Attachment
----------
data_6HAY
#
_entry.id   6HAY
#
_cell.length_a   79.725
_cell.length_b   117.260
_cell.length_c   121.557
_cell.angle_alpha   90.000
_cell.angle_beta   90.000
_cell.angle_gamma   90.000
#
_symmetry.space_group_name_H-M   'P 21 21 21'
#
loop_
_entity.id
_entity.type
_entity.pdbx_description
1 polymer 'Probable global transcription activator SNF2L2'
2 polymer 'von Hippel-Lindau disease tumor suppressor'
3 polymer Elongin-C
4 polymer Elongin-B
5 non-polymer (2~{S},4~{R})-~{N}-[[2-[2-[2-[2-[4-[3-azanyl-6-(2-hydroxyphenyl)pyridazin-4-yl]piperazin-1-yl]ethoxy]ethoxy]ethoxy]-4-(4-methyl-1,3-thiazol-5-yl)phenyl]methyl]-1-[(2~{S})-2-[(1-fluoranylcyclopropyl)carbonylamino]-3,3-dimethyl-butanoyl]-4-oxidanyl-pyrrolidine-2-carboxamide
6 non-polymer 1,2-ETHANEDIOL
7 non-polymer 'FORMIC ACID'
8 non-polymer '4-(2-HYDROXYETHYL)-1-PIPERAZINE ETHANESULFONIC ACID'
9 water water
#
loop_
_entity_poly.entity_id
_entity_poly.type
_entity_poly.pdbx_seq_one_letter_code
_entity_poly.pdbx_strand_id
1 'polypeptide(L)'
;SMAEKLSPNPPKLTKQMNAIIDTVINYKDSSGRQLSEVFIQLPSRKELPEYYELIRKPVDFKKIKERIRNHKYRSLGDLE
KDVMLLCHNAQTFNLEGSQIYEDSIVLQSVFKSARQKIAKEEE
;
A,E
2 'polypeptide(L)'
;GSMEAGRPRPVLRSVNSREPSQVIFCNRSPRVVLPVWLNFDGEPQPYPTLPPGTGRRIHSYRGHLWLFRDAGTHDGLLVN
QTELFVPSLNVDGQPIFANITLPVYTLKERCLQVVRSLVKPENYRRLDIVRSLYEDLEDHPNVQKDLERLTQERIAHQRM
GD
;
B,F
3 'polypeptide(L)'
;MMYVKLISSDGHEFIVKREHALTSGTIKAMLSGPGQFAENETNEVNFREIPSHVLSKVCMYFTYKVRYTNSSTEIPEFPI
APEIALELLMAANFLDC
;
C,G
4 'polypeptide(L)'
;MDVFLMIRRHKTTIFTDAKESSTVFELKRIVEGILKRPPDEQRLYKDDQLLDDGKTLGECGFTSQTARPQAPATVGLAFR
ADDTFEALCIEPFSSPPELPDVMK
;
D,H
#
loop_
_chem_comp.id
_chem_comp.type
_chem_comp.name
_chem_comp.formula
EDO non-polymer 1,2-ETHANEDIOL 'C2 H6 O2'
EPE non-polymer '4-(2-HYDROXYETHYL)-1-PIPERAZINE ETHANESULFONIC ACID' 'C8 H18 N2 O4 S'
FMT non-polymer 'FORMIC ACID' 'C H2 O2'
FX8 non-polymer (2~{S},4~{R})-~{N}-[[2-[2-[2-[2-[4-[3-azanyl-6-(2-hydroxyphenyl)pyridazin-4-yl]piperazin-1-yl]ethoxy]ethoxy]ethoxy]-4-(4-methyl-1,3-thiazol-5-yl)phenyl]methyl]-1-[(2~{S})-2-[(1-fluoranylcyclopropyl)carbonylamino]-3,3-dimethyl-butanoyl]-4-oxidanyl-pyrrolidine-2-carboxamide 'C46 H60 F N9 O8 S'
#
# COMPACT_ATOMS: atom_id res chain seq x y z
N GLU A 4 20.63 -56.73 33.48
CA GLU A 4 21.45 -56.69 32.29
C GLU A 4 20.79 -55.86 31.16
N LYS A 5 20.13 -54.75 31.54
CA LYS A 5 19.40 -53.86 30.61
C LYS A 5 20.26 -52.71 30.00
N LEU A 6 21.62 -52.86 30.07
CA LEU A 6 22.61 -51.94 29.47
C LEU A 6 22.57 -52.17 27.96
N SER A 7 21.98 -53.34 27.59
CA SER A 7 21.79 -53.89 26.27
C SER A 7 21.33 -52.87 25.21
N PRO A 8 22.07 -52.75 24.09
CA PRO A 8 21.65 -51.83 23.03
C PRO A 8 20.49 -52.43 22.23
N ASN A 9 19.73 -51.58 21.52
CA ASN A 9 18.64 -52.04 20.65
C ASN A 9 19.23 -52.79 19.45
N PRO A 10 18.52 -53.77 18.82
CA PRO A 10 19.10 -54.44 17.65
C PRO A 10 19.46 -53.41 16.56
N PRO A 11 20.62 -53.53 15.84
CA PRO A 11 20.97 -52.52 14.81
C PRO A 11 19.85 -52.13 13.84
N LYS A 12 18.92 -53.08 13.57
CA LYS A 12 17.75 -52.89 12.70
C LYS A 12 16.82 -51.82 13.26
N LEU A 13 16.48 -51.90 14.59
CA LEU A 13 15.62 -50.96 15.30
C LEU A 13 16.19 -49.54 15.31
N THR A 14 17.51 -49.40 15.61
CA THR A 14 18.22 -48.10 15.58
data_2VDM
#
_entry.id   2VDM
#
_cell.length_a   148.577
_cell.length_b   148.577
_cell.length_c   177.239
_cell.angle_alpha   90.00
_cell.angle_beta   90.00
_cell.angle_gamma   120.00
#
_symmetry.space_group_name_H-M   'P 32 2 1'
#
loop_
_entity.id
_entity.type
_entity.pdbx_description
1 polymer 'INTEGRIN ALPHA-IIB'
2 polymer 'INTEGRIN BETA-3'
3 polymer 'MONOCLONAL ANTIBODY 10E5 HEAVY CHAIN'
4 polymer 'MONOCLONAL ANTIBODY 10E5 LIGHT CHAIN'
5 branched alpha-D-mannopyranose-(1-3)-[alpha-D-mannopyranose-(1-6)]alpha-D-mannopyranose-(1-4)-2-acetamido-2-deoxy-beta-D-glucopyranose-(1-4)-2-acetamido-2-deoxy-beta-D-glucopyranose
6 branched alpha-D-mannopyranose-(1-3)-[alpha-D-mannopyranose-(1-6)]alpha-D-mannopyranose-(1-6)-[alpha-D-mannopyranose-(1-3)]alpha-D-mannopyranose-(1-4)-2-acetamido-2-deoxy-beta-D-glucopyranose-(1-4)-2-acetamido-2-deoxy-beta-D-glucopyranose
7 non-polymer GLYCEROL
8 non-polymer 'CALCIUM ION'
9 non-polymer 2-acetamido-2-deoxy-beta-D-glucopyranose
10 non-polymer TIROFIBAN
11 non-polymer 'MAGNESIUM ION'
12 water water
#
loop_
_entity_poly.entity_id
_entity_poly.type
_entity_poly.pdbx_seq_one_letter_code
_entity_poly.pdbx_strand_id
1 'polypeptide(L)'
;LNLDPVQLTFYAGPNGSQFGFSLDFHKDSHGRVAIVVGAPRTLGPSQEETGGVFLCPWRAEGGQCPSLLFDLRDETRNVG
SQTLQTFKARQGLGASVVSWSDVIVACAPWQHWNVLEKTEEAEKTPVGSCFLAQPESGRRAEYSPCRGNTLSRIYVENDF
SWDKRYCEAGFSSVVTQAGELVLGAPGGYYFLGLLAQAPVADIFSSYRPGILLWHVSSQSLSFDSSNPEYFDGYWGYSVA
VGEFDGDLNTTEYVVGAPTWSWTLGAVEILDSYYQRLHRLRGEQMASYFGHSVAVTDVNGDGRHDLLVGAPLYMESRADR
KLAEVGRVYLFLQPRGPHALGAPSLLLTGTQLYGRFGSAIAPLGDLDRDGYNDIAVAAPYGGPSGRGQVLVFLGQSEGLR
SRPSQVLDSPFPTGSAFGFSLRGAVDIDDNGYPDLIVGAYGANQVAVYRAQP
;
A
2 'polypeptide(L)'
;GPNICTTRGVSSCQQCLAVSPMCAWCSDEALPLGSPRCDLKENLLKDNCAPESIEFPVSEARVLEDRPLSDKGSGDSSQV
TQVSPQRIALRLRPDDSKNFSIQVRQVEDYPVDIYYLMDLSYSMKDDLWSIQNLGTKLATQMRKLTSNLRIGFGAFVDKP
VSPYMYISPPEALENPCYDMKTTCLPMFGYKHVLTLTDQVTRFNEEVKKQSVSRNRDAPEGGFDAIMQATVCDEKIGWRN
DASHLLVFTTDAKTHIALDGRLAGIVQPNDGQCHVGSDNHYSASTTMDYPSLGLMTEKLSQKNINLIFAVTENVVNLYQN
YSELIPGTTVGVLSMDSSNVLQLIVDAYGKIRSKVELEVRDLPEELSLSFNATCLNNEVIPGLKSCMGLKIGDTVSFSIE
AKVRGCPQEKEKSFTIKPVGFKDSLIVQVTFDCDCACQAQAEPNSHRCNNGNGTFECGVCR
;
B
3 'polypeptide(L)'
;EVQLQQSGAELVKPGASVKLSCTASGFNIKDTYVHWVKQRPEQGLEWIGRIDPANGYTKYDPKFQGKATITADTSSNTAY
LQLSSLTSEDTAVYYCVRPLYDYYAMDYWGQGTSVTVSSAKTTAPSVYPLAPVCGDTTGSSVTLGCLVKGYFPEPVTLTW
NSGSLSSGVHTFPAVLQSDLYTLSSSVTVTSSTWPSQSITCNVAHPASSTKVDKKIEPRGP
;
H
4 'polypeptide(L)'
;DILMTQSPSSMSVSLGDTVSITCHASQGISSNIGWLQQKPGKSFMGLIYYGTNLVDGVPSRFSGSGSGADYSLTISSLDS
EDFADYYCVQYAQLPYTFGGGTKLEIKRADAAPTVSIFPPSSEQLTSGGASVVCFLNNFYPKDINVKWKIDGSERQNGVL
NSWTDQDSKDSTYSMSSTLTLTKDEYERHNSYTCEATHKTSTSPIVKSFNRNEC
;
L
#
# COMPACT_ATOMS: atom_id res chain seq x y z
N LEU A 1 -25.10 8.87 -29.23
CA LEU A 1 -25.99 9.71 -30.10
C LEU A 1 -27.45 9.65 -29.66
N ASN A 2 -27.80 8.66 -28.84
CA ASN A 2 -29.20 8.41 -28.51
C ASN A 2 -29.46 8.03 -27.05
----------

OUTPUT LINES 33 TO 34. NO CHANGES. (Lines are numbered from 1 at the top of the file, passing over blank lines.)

1 'polypeptide(L)'
;SMAEKLSPNPPKLTKQMNAIIDTVINYKDSSGRQLSEVFIQLPSRKELPEYYELIRKPVDFKKIKERIRNHKYRSLGDLE